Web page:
In the face of this entrenched antipathy, I don’t think any political party will be successful in simply foisting right-wing policies on the public. Before they had a chance to be successful, that party would be out of power, and it would be back to big state business as usual. If change is to take place, it has to come from the electorate itself.

Rather than making sweeping reforms, a conservative government could maintain existing state services, but allow the public to cash in their chips and take a private alternative. For instance, rather than contributing towards the NHS, individuals could pay less National Insurance and use that money to go private.

I suspect that many people would take this option, and that healthcare companies would rush to meet the ensuing demand. If, as a result of this, NHS usage was reduced, that would be to its benefit and to that of the people who stood by it. But it would soon become apparent that those who made the switch were getting a better deal, hastening the move away from the state. Faith in the market would grow, until there would be little resistance to further scaling back of government.

For want of a better analogy, it’s like replacing a rickety old toll bridge by allowing a new one to be built alongside it, and letting motorists choose between the two. Those who would have people use the old bridge, whether they want to or not, would be rendered impotent. The choice would with the individual, and the benefits of choice would become evident to all.

Admittedly, this is a sketchy idea, no doubt fraught with problems. But making the decision to scale back the state that of the public is a good one, I think. When people choose to take control of their lives, the arguments in favour of collectivism, and the opportunities to vote yourself someone else’s money, begin to disappear. To anyone who believes in the sanctity of freedom, this is more than just a practical solution; it is a moral imperative. As Margaret Thatcher put it: “Every family should have the right to spend their money as they wish, and not as the government dictates. Let us extend choice, extend the will to choose and the chance to choose.”

  • Kevin Ronald Lohse

    Cameron v Milliband = Champagne Social Democrat v Champagne Neo-Marxist. They’re squabbling over interpretation of the socialist narrative in the splendid isolation of the Westminster Bubble while the rest of us pay for their follies and conceits – often with our lives.

  • AR317

    “Admittedly, this is a sketchy idea, no doubt ill-conceived and fraught with problems.”
    Not the problem. The population is drunk and drugged on the milk of the ‘big government’ teat. Very few people now are true believers in personal freedom and, more importantly, personal responsibility. I am afraid that we are in a kind of Ayn Rand world where the only constructive thing to do is put our shoulders to the wheel of big government to help it along. Thereby speeding up its progress into its own internal contradictions and the inevitable disintegration of society. Only then will the road be clear, as John Galt said. Only then will the clever, the industrious, the contributors, the true moral thinkers have the freedom to bring a new renaissance.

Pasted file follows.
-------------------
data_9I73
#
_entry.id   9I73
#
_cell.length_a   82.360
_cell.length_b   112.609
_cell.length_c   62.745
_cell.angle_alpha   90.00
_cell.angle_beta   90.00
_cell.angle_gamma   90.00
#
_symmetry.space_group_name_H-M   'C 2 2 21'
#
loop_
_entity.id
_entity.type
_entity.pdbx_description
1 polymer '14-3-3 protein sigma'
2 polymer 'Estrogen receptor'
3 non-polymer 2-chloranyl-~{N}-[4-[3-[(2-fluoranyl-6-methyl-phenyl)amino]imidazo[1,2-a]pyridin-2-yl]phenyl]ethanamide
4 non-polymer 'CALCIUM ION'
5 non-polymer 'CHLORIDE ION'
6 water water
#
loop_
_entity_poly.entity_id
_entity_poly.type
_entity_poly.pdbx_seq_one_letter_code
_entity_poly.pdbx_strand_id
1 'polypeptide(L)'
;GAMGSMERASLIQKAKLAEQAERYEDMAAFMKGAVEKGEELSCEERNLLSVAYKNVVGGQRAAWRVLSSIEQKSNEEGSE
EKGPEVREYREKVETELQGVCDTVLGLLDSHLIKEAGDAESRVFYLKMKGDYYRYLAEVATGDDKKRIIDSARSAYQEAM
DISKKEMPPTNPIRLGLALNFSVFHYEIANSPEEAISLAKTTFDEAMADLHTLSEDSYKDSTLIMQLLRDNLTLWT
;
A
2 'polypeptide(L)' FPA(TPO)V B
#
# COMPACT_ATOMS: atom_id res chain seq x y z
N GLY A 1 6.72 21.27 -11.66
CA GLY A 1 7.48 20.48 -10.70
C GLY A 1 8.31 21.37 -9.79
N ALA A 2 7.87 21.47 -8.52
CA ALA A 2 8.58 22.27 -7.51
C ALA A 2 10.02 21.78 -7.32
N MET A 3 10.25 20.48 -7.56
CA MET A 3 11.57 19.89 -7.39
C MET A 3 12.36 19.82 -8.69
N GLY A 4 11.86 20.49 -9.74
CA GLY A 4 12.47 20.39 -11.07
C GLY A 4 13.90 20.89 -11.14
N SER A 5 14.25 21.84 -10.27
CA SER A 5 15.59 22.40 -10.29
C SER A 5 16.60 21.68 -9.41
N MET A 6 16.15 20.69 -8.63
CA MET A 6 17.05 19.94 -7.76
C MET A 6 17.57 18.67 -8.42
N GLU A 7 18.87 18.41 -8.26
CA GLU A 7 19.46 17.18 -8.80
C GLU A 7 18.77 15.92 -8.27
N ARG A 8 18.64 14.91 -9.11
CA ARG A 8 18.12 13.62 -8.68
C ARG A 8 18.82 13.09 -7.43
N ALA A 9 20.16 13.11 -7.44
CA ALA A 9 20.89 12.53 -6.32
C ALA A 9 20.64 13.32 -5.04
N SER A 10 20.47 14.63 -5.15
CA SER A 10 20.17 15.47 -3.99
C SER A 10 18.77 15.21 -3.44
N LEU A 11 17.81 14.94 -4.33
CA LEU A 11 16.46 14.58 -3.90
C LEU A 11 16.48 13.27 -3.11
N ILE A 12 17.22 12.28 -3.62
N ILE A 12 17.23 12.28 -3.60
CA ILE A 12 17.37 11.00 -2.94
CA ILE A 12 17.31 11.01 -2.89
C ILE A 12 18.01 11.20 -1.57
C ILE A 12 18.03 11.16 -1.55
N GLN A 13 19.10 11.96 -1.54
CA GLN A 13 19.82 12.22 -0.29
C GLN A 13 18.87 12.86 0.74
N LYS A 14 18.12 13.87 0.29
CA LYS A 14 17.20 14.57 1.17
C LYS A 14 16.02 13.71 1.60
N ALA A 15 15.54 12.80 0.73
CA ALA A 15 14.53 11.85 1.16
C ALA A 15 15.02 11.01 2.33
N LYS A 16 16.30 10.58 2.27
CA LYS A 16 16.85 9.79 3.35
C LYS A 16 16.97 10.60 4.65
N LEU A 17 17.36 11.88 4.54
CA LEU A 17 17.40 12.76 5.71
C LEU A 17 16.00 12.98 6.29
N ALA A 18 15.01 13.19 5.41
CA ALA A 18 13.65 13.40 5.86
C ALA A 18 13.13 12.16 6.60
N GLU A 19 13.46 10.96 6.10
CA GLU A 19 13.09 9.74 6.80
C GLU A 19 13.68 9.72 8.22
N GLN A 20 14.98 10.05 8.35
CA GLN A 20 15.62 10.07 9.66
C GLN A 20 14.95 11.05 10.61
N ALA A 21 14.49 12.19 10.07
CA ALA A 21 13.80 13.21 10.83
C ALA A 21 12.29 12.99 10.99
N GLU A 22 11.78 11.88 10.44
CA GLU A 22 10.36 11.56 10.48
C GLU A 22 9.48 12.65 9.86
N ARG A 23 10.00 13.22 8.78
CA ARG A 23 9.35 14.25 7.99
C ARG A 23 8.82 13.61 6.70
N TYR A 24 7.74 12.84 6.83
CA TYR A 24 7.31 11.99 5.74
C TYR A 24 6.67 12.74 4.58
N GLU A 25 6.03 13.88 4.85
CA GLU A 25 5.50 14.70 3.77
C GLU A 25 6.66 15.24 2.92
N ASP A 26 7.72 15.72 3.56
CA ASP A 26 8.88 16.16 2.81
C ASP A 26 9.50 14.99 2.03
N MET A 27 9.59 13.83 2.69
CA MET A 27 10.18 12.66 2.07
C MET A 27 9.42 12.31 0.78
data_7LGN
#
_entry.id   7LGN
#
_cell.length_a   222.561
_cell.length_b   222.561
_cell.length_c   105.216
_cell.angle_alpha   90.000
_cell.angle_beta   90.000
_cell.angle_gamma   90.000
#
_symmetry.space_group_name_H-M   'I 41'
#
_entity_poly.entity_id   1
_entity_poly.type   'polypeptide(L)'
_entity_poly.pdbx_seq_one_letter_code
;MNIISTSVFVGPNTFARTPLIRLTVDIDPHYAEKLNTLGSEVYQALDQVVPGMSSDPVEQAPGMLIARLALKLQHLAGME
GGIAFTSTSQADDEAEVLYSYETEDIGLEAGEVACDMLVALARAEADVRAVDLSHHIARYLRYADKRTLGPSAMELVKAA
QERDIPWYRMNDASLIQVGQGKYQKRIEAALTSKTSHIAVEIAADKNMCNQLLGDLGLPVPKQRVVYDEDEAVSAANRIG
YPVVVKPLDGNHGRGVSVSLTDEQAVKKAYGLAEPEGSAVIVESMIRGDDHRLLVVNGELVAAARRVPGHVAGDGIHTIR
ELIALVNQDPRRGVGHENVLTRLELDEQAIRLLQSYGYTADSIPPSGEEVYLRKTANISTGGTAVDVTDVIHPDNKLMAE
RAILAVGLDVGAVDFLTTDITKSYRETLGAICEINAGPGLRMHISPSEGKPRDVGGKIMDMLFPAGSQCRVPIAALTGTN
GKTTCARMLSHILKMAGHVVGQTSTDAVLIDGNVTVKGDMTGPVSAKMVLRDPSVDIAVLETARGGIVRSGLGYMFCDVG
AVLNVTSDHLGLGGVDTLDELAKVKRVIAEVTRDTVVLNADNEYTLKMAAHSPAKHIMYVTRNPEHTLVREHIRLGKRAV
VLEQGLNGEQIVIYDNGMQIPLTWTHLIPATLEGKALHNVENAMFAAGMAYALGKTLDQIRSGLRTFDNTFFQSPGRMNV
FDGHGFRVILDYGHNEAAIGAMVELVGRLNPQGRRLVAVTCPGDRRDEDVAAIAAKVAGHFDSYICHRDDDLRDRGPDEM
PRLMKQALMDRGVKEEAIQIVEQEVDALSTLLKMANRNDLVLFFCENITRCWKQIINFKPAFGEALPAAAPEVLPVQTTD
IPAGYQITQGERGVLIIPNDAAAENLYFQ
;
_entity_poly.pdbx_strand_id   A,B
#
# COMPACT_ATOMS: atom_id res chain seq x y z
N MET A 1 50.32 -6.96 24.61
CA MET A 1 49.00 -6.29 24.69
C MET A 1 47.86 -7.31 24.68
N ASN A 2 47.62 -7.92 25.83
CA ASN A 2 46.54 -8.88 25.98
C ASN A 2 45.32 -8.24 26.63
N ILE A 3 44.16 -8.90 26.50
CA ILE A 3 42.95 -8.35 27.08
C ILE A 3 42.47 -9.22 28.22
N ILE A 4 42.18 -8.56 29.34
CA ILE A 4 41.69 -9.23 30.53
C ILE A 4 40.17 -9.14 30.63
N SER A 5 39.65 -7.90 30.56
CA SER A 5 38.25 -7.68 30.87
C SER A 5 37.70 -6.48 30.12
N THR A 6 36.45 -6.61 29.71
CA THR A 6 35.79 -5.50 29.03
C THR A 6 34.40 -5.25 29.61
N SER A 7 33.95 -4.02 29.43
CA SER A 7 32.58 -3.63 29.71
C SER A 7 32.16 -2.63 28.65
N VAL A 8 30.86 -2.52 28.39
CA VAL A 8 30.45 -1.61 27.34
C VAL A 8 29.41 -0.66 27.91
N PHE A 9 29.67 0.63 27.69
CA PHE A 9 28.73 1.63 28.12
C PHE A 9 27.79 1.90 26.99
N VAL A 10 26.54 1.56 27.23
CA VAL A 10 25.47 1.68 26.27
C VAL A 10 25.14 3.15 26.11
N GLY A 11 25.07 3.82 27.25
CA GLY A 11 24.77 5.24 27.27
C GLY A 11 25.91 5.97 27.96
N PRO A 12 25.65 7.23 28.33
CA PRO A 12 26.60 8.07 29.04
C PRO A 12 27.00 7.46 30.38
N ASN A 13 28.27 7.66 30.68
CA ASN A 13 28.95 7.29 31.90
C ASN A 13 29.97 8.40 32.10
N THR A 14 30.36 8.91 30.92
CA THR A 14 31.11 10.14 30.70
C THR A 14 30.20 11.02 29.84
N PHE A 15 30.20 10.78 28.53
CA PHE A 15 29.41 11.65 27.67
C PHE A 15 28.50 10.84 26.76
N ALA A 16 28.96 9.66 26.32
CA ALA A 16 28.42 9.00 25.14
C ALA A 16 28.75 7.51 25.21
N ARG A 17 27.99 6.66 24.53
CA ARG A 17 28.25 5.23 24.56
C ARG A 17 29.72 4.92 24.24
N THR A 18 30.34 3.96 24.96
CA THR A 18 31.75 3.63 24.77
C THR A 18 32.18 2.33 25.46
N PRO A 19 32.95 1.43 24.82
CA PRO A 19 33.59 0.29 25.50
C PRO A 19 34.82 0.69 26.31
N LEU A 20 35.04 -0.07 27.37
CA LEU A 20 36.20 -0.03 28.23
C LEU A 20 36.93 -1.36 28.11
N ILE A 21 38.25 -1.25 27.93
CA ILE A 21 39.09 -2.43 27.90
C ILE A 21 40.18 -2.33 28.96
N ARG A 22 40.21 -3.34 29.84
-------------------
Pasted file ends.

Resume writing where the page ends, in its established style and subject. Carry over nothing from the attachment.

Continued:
• therealguyfaux

      The Right “goes Galt” as the Left “goes Cloward-Piven.”

      I like it. Pay all the obliga-”Tory” homage to the “social safety net,” tell everyone what a mark of a civilised society it is to fund a purely-consumer class on the backs of a producer class who should give thanks every day that they are allowed to keep anything they make, and call for more and more sacrifice on the part of the producers “for the children” or some equally mawkish hogwash:

      “The plan was that everybody in the factory would work according to his ability, but would be paid according to his need…They let us vote on it, too, and everybody – almost everybody – voted for it. We didn’t know. We thought it was good. No, that’s not true, either. We thought that we were supposed to think it was good….[This bull$#!t] gave us a chance to pass off as virtue something that we’d be ashamed to admit otherwise. There wasn’t a man voting for it who didn’t think that under a setup of this kind he’d muscle in on the profits of the men abler than himself. There wasn’t a man rich and smart enough but that he didn’t think that somebody was richer and smarter, and this plan would give him a share of his better’s wealth and brain. But while he was thinking that he’d get unearned benefits from the men above, he forgot about the men below who’d get unearned benefits, too. He forgot about all his inferiors who’d rush to drain him just as he hoped to drain his superiors… That was our real motive when we voted – that was the truth of it – but we didn’t like to think it, so the less we liked it, the louder we yelled about our love for the common good.” — Jeff Allen, former Starnesville resident, now itinerant labourer, Atlas Shrugged, Pt II, Chapter Ten.